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University of Oklahoma-Norman Campus

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What's the one thing you wish someone had told you about freshman year?

I wish that I had known more about the many different organizations on campus. It seems that a day doesn't go by that I don't hear about another activity being hosted by another group. The many activities students can partake in, are numerous and eclectic, there literally is something for everyone. Unfortunately, I feel that many of the smaller organizations go by the wayside and the average student is blind to what doors those groups are capable of opening. By simply helping students find clubs and organizations to join, less students would get overwhelmed and more would join.

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I wish I would have known the amount of time, hard work, and effort it requires to be successful at a large university. I never realized that school is a full-time job in itself. I wish I would have been told that the entire first semester is one long adjustment period. Furthermore, prior to attending the University of Oklahoma, I was unaware of the many different student organizations and groups. Most groups are quite accepting. By joining many different groups, I have gained many new friends and experienced a variety of cultures.

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When I came to OU, I soon realized that I didn't really know how to study! I wish that I had been taught how to study in a collegiate setting. Also, college was a little overwhelming for me because I moved from a tiny town to a place where I had more sorority sisters than people in my high school. While both of these situations required some work and adjustment, I quickly felt at home at the University of Oklahoma, due to a great staff, committed professors, and a welcoming environment that allows you to make friends quickly.

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If I could go back and tell my high school self anything, I would actually say two things of equal importance. First, I would tell myself to learn how to properly study. College is not like high school, where you can simply listen in class and maintain a 4.0. Studying is absolutey necessary. Secondly, I would tell myself that it's okay if you're not the best at everything. Still study hard, but don't make yourself miserable by pushing yourself over the edge. All you can do is work hard and know that you gave your best.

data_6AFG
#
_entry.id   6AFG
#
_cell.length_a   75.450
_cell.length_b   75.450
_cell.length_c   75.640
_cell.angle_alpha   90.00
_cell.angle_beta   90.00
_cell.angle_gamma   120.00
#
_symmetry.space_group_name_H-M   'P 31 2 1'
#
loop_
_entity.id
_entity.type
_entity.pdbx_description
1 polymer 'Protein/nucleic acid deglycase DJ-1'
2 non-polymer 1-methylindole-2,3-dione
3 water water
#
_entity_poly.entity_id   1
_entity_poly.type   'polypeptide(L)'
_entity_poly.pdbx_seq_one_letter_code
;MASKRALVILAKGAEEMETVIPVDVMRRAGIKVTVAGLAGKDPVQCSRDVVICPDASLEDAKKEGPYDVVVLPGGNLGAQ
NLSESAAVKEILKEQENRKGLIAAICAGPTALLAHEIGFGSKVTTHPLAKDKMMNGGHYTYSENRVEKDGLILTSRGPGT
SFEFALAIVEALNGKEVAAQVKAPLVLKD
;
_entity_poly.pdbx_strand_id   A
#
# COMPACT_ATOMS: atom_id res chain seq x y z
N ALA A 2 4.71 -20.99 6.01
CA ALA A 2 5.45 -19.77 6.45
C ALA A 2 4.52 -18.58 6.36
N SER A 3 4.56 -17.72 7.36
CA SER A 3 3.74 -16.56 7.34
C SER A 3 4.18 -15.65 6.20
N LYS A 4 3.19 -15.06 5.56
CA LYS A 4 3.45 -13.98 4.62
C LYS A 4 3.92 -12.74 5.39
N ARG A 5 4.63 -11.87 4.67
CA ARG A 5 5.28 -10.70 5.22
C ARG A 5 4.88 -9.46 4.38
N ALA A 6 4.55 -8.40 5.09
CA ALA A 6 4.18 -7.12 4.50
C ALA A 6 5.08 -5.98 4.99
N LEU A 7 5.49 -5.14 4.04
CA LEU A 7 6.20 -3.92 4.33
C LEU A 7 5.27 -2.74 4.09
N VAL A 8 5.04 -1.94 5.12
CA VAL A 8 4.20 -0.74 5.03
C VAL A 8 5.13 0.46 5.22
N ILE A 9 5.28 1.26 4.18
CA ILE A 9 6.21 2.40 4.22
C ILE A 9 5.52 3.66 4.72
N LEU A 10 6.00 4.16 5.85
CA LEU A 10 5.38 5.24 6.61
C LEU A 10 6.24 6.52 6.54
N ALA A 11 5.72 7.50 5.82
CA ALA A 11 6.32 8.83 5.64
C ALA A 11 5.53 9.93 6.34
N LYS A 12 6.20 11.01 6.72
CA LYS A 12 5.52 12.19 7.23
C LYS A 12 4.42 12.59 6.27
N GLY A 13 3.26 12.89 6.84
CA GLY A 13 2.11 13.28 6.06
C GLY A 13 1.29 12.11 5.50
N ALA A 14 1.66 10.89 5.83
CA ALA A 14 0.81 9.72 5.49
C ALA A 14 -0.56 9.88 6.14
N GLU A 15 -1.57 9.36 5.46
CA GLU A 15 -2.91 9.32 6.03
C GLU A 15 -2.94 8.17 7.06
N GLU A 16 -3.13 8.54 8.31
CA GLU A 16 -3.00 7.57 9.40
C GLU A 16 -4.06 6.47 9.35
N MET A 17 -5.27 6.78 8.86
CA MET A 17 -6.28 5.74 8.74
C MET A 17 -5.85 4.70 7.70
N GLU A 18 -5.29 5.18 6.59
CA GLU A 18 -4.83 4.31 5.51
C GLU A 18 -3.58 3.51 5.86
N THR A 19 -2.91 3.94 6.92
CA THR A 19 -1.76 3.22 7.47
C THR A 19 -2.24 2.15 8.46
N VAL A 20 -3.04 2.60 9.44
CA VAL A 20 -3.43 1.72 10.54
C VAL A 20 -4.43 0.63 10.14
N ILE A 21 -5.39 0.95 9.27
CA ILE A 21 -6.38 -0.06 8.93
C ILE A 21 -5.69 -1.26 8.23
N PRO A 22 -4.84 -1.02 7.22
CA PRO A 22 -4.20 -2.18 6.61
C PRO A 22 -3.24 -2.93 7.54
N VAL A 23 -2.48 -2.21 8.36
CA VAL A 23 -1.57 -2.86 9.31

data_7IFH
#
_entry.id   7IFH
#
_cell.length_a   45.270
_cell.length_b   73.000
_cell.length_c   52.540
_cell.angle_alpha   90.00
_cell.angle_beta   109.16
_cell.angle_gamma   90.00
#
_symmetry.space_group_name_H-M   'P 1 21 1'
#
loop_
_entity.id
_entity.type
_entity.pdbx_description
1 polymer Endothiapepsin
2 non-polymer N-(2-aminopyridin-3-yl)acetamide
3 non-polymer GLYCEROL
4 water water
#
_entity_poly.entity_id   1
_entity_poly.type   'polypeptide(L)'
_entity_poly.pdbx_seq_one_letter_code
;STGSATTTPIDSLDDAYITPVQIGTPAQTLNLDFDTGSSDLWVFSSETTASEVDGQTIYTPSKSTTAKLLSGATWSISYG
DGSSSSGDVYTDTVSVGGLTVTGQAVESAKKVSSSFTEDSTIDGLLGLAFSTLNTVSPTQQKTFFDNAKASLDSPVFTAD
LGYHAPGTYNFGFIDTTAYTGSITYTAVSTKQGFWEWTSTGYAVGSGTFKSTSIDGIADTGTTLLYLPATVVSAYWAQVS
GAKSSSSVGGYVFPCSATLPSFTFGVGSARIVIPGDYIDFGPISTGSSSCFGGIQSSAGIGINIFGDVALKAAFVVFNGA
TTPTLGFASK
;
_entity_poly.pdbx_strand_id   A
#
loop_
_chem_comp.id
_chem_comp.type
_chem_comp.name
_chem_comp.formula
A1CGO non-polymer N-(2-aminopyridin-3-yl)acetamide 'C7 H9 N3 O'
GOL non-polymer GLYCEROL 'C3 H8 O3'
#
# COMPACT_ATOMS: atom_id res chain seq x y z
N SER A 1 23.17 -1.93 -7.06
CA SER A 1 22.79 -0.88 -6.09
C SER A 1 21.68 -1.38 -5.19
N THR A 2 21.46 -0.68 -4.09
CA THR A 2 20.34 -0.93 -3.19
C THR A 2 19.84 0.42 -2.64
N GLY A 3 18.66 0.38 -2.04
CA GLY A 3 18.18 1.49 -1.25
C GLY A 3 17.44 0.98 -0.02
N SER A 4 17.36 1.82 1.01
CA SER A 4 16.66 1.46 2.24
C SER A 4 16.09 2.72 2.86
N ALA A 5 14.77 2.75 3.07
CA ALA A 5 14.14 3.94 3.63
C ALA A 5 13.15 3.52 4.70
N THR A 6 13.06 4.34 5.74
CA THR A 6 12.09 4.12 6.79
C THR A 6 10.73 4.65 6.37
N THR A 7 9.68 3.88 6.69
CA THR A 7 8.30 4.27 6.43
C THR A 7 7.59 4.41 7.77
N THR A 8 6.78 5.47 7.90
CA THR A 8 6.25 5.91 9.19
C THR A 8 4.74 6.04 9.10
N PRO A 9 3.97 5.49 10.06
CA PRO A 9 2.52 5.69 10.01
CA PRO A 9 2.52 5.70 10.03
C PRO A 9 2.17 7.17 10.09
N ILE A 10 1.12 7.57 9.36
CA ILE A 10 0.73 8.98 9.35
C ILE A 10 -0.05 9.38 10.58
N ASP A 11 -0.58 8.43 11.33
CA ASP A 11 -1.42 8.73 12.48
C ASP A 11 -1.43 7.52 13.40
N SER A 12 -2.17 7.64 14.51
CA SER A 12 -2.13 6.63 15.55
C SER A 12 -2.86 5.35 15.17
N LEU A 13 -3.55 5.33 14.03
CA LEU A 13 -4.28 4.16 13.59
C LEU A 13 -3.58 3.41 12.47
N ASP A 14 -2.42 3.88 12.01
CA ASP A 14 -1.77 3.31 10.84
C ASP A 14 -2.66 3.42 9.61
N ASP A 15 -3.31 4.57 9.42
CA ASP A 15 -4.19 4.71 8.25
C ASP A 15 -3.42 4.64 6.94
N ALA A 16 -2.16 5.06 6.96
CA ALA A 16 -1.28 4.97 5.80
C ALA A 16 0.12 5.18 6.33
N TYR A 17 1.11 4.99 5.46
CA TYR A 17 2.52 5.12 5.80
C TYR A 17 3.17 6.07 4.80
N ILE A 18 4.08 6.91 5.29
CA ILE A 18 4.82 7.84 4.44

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I wish I had known that OU does not care for its students, but rahter likes to focus on graduating people to make money off of them. The football program, typically, rules campus life, and getting wasted is more important than your work. People's lack of motivation and knowledge from the begging makes it difficult to achieve positive things at OU, unless one gets involved in the greek system or off-campus activity. Going to school here, one's priority lies not in the classes but what happens outside of them.

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I came from a small school, so entering college was a big step in many aspects. I was bombarded with so much information from different colleges, including the one I am attending, that I was unable to absorb all the details. I wish I would have gotten my parents and teachers involved more, since they understand the whole process. The process in itself is overwhelming--down to the basics, like where I will live and how much I will need for food. I think I would have chosen to be more organized and prepared .

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What I wish I had know most is the quality of the departments here and how important that is to not only my education, but also to my enjoyment of my time here. Some of the departments here are not so strong, with teachers who probably shouldn't be teaching, but other departments probably deserve greater praise than they get. The Honors College here is, sadly, very poorly underestimated. The faculty of that college are some of the most intelligent and truly helpful and caring people I have ever met.

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That I could have gotten credt for my advanced high school classes-I am in the honors program and I didn't receive alot of information about what of my advanced placement classes in high school would transfer and I am still searching to find if it is too late to test out of some of the basic general education classes that I know were college level in high school. Also I wish I could have met with my advisor over the summer and had a definite plan for classes and time to look over the fall offerings .

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I wish that I had known that studying is a habit, not just something you do every now and then. In highschool I only studied the week of the exam. Where as in college, I study constantly. It's almost as if I study more than I watch TV or get on social media sites. I also wish that I would have known that what people think of you does not matter. Not a person on campus judges you for anything you do, and I wish that I would have known to just be myself, and never change.

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The huge emphasis on the greek system. I did not pledge a sorority and felt very left out as the entire social life and student government is run by the greek system. I also wish I would've known more about the scholarships available and how to get involved in the honors system. I quickly learned these things once I arrived at college, but it would've made my college experience a lot better if I'd known to take advantage of these things early before it was too late.

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